49STEPS FOR PREPARATION AND RESTORATION OF CLASS I AMALGAM RESTORATIONS Administer appropriate anaesthesia and place the rubber dam.Using a No. 330 bur gain access and penetrate into the tooth to a depth of 0.5 mm into dentin.Removal all carious dentin by using large, round bur.Provide retention and resistance by making cavity surface parallel with its external surface.
50Steps Class I (continued) Smooth the enamel walls and refine the final outline form with No. 330 bur.Place pulp protection as needed.Place and condense amalgam.Carve amalgam.Burnish the carved amalgam when it has begun its initial set and resists deformation.Remove the rubber dam and check the occlusion.
54COMMON ERRORS WITH CLASS I AMALGAM RESTORATIONS Not including all susceptible fissures.Preparing the cavity too deep.Undercutting the marginal ridges.Carving the anatomy of the amalgam too deep.Not removing the amalgam flash from the cavosurface margins.Undercarving, which leads to fracture of the amalgam from hyperocclusion.
55STEPS FOR PREPARATION AND RESTORATION OF CLASS II AMALGAM RESTORATIONS Administer appropriate anaesthesia and place the rubber dam.Place a wooden wedge in the in interproximal area.With No. 330 bur in the high speed turbine handpiece, prepare the occlusal outline form at the ideal depth.
56Steps Class II (continued) To prepare the proximal box, use the same bur moving it buccolingually in a pendulum motion and in a gingival direction. The contact should be broken between the adjacent tooth gingivally, buccally and lingually.Remove any remaining caries.Round axiopulpal line angle.Remove any unsupported enamel off the buccal, lingual and gingival walls.
57Steps Class II (continued) Place pulp protection if necessary.Remove the wedge, place a matrix band, and reinsert the wedge.Condense amalgam.Carving of the occlusal portion is performed with a small carver. The marginal ridge can be carved with the tip of the explorer.Remove the wedge and the matrix.Gently floss the interproximal contact.Burnish the restoration.Remove the rubber dam and check occlusion.
77PROCEDURE OF CLASS II CAVITY PREPARATION FOR COMPOSITE RESTORATION 1. A local anaesthetic will be administered in the usual fashion and in the appropriate amount to ensure adequate anaesthesia during the procedures.2. A rubber dam will be used routinely.3. Wooden wedges will be inserted in the proximal areas to maximize the protection of gingiva and the adjacent tooth, and protection from tearing the rubber dam by bur.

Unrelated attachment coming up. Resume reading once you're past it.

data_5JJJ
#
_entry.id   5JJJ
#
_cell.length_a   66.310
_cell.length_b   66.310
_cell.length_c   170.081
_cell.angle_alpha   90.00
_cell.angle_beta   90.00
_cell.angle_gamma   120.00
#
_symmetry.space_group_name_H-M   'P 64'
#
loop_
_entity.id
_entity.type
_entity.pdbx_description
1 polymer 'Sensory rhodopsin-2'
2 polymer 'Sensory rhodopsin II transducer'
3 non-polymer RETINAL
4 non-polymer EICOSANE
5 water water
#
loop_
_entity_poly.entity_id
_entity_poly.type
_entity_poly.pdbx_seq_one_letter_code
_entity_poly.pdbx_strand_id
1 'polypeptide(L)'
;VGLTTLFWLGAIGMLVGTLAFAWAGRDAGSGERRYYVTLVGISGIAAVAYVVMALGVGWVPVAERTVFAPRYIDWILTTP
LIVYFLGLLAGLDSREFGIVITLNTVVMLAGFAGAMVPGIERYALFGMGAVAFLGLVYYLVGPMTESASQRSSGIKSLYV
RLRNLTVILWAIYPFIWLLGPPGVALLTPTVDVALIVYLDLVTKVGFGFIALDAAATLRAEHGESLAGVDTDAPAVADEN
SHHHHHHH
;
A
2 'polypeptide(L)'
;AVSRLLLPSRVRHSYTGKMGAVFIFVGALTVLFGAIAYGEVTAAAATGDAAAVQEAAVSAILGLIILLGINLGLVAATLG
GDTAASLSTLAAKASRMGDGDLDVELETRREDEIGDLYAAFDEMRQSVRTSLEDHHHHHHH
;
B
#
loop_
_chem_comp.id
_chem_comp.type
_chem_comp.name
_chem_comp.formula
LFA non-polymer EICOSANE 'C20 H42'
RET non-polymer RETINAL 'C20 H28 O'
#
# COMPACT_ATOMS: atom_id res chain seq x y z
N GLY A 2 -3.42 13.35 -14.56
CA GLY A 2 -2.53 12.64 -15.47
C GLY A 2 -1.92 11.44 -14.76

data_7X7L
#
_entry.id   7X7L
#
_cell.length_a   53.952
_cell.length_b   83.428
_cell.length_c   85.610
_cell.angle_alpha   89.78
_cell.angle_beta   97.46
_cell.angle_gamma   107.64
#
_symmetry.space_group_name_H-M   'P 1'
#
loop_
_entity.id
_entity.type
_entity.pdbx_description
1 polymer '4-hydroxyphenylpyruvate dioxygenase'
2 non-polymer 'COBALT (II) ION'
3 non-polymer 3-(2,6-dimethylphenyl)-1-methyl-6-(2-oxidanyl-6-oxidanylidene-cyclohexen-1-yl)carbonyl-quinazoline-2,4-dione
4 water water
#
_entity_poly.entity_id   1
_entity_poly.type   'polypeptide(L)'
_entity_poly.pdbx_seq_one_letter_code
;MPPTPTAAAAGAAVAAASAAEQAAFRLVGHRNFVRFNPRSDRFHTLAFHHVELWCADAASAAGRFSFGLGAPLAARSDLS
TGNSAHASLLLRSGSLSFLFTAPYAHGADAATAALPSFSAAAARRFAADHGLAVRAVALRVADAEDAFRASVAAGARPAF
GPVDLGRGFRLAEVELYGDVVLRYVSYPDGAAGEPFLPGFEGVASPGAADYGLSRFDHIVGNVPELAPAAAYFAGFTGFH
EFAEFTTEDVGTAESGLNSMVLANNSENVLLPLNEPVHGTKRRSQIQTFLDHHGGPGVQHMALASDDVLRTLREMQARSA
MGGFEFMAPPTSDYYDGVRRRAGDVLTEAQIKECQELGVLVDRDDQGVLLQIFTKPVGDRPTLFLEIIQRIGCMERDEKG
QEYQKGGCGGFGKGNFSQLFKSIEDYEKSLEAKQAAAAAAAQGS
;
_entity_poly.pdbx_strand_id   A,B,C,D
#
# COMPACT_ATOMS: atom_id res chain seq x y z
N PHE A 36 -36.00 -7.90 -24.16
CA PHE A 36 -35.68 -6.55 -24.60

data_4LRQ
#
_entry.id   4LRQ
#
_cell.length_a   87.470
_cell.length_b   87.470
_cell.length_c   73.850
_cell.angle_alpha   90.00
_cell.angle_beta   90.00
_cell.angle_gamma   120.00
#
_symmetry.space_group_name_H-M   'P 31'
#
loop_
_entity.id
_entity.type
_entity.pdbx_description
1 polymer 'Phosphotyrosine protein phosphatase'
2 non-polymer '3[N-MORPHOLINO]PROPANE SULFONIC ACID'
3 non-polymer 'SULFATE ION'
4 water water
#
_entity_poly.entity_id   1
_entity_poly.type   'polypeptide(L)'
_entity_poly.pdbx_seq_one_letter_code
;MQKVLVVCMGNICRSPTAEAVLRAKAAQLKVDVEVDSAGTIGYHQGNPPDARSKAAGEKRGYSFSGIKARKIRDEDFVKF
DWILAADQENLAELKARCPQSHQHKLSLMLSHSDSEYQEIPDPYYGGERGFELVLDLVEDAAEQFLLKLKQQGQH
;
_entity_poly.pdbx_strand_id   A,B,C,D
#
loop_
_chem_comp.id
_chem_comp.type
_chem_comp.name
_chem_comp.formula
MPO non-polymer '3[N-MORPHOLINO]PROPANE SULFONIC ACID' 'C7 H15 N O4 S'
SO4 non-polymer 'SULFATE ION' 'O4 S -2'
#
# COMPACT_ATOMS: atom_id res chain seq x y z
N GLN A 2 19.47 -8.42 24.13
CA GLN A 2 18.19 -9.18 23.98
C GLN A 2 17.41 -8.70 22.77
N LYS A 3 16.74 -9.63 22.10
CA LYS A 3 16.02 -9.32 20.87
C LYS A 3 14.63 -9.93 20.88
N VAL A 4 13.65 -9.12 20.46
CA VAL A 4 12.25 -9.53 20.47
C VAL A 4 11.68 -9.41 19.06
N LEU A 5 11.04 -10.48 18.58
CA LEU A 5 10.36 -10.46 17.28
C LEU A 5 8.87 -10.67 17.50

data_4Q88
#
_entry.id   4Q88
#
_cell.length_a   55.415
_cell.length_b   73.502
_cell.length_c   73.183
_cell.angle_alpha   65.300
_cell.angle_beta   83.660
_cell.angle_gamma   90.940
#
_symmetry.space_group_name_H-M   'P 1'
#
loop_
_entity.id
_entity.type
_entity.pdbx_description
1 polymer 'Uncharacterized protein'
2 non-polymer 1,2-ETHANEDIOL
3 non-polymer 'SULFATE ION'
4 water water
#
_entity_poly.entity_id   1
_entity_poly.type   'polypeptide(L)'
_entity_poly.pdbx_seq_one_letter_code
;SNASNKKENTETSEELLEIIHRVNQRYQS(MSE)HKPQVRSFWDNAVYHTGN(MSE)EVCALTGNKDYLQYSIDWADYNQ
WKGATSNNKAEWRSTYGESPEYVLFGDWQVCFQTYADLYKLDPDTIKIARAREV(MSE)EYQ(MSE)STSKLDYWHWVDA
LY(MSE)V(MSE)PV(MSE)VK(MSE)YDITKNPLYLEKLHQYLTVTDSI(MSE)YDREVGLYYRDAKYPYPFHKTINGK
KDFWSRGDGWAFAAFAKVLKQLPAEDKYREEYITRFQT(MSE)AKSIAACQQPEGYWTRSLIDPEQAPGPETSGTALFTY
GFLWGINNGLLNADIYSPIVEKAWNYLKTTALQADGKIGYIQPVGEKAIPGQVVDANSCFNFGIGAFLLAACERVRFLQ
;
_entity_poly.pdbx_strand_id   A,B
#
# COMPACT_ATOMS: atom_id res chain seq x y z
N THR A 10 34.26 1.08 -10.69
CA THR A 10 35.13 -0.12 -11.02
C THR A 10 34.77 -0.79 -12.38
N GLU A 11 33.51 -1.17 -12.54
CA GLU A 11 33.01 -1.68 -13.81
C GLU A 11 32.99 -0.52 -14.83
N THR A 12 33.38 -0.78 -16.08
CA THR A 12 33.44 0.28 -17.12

78Procedure Class II(continued) 4. The outline form of the cavity preparationswill be conservative as presented in thepicture.5. No flaring buccal and lingual walls of theproximal box.6. Caries has to be completely removed,please use seek and sable.7. The line angles will be rounded slightly,but the cavity will not be extended forprevention.8. Do not remove healthy and unsupportedenamel.
79Procedure Class II(continued) 9. Rinse the cavity.10. A “cure-thru” celluloid matrix band oronmi-paedo matrix will be inserted firmlyinto place.11. Acid etch the cavity for 25 seconds.12. Rinse it for 20 seconds.13. Rub in one bottle bonding system, air dryand cure for 10 seconds.14. Apply flavable composite on the edgescure it.
80Procedure Class II(continued) 15. Restore with filled composite (do goodmodeling to be able to avoid finishing).16. Cure for 40 seconds.17. The matrix band will be removed and therestoration will be finished and polished.Finishing and polishing will be done byusing finishing and polishing discs andstrips.18. The rubber dam will be removed and theocclusal contacts evaluated and adjustedas necessary.
81Procedure Class II(continued) 19. Any tooth with carious or iatrogenic pulpinvolvement will obtain pulp treatment, andstainless steel crown.
92PREVENTIVE RESIN RESTORATION (PRR) OBJECTIVES:1. List the indications and contra-indications for PRR for primary and permanent teeth.2. Describe the PRR materials.3. Describe the clinical procedures for PRR.4. Identify the advantages of using PRR and their cost effectiveness.
93PRR (continued)Non-surgical management of initial carious lesions by remineralizaiton offers an opportunity to extend preventive dentistry into early therapy.It is now recommended, for smooth surface, that cavity preparation and restoration placement is appropriate only after the lesion has progressed into the dentin.
132RUBBER DAM AND MATRIX APPLICATION 2004-2005 D262 Division of Orthodontic & Paediatric Dentistry University of Western Ontario Dr. Sahza Hatibovic-KofmanRUBBER DAM AND MATRIX APPLICATION
133GENERAL OBJECTIVES:Discuss the armamentarium and application of the rubber damin paediatric patients.
134SPECIFIC OBJECTIVES: (1) Identify the need, indications and relative contraindications for the paediatric patient.(2) State the advantages of rubber dam anddescribe its preparation for a paediatricpatient.(3) Describe clamps and their applications.(4) Describe the explanation of the rubber damto the child.(5) Select and apply the matrices for Class IIpreparations in primary molars.
135RELATIVE CONTRINDICATIONS: All paediatric restorative procedures should be completed with the rubber dam in place.RELATIVE CONTRINDICATIONS:(1) Fixed orthodontic applicance.(2) Partially erupted teeth.(3) A child with upper respiratory infection.
136ADVANTAGES: 1. Saves time. 2. Improvement of access. 3. Controls saliva.4. Retraction and protection of soft tissues.5. Prevention of the ingestion and inhalationof foreign bodies.6. Provision of aseptic environment.7. Aid management.8. Helps the dentist to educate parents.